5 Ways to Increase Social Security Benefits

Learning how social security works is essential to retirement planning. Social security is oftentimes the sole fixed income once someone stops working, so learning social security laws is important. Here are five ways to increasing social security benefits so that you and your loved ones can live comfortably in retirement.

5 Ways to Increase Social Security Benefits

Claim Benefits Late

Normal retirement age is 67 if you were born in 1960 or later. However, if you can delay retirement to age 70, Social Security will pay an extra 8 percent for every year that you delay your claim until you reach 70 years old.

Two-Claim Household

You and your spouse can try the two-claim strategy if both of you are working. This strategy depends on your age, so make sure to seek legal advice to see if you qualify. The two-claim approach is where one spouse claims spousal benefits at full retirement age while continuing to work and getting additional retirement credits. The other spouse becomes retired so that the working spouse files a “restricted application” for the spousal benefits while working. The working spouse ends up receiving spousal benefits that are equal to one-half of the retired spouse’s full benefits.

Divorced or Widowed

If you’re divorced, you can claim spousal or survivor benefits of your ex-spouse’s earnings if you were married for a minimum of 10 years and you’re not currently married. However, if you remarry after the age of 60, then you will be able to claim survivor benefits. If you’re widowed, you can also receive survivor benefits (if this is the case, try to wait until you reach normal retirement age first).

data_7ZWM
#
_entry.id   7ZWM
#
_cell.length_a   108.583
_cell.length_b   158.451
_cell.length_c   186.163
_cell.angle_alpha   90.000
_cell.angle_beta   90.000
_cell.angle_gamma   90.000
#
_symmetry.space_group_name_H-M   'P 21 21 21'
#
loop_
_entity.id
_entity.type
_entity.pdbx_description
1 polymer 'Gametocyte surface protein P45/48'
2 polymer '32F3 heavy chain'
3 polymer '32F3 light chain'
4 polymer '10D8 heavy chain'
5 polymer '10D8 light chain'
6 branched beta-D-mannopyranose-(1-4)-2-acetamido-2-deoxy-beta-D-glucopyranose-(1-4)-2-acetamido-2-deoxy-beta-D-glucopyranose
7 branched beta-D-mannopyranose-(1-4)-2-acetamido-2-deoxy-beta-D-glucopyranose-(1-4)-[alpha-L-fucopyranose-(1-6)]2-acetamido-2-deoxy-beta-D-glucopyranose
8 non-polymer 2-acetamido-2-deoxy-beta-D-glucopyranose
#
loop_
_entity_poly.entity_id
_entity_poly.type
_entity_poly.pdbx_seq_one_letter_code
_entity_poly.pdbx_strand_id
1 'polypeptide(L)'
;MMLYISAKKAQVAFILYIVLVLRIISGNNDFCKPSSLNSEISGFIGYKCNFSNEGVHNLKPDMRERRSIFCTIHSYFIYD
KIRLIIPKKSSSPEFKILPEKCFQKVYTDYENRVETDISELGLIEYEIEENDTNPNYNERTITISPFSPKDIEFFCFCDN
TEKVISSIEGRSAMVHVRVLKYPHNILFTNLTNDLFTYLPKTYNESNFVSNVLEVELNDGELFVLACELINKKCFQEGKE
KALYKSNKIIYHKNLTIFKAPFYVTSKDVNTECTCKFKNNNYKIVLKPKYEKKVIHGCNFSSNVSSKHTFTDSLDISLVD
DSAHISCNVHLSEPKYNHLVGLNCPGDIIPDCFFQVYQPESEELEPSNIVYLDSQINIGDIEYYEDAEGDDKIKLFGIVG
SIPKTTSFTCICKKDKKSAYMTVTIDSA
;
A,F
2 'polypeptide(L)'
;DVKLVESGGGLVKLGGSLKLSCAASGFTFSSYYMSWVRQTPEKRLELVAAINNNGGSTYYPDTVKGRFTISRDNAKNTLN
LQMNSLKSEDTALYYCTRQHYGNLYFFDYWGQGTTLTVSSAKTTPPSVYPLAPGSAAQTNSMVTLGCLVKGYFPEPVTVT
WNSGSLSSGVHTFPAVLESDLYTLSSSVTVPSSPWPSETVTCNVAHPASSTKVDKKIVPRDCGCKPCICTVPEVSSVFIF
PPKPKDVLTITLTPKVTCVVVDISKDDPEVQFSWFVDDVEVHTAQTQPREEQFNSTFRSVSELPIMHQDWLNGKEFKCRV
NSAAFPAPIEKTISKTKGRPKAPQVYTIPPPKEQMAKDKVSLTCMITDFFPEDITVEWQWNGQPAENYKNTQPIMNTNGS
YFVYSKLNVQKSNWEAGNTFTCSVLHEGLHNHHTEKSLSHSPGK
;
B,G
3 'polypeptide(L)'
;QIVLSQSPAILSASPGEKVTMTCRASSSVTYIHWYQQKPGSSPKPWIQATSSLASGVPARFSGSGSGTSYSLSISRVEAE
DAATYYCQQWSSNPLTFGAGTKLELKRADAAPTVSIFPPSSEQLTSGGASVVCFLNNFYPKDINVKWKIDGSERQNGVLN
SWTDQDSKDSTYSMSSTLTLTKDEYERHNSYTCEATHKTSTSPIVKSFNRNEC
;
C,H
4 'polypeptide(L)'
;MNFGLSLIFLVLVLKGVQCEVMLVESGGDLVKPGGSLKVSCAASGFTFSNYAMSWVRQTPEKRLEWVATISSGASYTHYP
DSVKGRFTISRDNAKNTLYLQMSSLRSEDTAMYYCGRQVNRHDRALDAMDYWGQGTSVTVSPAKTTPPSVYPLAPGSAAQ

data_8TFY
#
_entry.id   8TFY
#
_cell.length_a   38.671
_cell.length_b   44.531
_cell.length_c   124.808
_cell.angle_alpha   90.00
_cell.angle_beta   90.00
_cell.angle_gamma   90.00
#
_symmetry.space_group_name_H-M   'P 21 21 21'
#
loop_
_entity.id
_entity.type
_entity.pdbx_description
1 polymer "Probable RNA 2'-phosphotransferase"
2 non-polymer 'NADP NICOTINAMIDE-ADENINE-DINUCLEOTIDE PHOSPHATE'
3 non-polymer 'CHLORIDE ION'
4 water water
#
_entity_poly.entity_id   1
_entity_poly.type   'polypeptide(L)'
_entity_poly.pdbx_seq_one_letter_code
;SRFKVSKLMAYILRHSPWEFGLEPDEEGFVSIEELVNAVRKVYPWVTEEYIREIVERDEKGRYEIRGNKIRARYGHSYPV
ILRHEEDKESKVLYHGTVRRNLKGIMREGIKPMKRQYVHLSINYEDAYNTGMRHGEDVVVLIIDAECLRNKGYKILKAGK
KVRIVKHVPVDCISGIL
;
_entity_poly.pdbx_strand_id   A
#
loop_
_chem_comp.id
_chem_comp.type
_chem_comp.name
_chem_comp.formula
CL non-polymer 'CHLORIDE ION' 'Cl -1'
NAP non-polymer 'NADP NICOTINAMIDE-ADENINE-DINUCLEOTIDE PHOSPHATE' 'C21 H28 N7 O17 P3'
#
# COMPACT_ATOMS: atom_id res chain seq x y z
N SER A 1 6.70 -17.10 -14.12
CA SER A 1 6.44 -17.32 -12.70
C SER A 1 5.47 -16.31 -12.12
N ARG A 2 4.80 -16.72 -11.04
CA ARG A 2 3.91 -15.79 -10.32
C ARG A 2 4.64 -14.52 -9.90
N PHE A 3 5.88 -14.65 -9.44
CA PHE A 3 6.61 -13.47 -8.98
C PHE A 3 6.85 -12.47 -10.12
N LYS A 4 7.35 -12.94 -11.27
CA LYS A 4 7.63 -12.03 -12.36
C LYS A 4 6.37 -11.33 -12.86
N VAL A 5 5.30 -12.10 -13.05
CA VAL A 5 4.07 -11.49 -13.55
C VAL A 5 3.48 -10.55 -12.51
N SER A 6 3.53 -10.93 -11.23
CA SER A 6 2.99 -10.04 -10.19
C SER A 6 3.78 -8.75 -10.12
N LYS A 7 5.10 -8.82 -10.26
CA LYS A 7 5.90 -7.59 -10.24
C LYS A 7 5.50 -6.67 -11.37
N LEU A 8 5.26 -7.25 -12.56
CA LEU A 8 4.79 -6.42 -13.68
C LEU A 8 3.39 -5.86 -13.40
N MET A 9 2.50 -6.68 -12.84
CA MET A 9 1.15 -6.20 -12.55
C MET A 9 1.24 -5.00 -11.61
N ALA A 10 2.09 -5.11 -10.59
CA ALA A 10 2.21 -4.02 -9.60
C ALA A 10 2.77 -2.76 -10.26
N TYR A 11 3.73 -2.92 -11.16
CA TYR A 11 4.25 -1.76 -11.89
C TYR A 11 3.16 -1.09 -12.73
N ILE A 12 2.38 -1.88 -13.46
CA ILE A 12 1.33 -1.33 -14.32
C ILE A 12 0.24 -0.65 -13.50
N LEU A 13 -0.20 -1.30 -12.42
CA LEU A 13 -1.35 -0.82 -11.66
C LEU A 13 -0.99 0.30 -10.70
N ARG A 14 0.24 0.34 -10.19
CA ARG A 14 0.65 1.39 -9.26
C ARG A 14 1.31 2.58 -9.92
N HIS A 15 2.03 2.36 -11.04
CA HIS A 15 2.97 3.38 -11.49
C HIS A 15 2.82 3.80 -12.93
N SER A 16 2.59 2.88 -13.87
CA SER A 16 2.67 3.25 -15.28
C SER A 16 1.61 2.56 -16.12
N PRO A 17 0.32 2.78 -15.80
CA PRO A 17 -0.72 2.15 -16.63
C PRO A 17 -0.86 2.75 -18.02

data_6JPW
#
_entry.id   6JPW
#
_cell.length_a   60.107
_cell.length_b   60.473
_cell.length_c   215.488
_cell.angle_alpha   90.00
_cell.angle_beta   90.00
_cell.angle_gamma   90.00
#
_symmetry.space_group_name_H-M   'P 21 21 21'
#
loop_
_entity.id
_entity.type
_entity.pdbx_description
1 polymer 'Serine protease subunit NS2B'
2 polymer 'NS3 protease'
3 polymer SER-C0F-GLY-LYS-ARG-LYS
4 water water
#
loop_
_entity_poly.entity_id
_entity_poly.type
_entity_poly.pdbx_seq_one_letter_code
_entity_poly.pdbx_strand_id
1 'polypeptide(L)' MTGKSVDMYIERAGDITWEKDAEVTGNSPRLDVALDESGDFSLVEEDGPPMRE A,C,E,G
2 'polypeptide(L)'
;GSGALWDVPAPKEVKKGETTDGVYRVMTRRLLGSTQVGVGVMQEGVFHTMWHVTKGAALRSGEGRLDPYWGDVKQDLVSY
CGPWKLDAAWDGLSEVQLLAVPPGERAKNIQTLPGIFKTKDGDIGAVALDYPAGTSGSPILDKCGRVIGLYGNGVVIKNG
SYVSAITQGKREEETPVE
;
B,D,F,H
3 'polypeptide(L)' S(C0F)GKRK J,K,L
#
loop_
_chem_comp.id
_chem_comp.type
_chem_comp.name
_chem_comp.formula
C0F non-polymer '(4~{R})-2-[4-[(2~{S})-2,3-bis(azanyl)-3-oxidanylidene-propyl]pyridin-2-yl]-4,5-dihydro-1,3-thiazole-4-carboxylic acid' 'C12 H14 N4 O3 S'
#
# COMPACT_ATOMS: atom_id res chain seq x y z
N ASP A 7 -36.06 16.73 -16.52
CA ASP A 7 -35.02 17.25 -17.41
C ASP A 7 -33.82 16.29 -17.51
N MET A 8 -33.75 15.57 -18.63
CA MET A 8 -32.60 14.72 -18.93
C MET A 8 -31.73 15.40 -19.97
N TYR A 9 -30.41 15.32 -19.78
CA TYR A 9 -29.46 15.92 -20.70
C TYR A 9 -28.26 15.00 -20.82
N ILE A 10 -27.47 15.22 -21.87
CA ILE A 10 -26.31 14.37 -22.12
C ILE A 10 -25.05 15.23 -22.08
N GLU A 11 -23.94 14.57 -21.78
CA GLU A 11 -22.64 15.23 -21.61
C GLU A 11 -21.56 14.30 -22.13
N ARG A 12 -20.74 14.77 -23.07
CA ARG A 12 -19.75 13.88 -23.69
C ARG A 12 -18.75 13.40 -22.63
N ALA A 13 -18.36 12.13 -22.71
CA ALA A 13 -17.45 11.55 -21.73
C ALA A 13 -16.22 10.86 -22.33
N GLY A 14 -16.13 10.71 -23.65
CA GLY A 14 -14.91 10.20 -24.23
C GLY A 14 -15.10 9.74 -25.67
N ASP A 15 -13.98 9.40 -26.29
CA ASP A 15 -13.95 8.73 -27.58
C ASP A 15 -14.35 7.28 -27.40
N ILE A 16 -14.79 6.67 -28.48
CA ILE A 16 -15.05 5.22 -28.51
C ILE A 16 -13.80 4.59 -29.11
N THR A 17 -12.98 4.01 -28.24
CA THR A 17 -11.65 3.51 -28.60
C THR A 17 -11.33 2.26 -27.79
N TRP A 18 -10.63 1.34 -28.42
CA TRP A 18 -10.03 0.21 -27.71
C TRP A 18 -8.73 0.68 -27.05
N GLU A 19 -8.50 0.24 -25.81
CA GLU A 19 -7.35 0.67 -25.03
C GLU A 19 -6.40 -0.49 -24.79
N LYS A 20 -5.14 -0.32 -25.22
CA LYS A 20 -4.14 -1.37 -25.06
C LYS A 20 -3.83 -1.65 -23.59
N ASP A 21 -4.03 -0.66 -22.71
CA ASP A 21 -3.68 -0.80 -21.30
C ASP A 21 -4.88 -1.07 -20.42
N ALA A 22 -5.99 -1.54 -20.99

2018 Benefits Increase

With the cost-of-living adjustment (COLA), there will be an increase in social security benefits as well. Since cost of living increases when prices rise for the everyday goods and services we use, social security benefits increase to offset these new living costs. 2018 will see a 2 percent increase in social security benefits.

Work for the Maximum Amount

To get the maximum benefits possible and you’re in the workforce, work for at least 35 years while paying into the social security tax. Couple this with the other strategies such as delaying benefits until age 70 and strategizing benefits with your spouse can create an overall best plan for you.

Navigating social security benefits and associated laws can be confusing, so contact us today so we can help you receive the maximum benefits you are owed.

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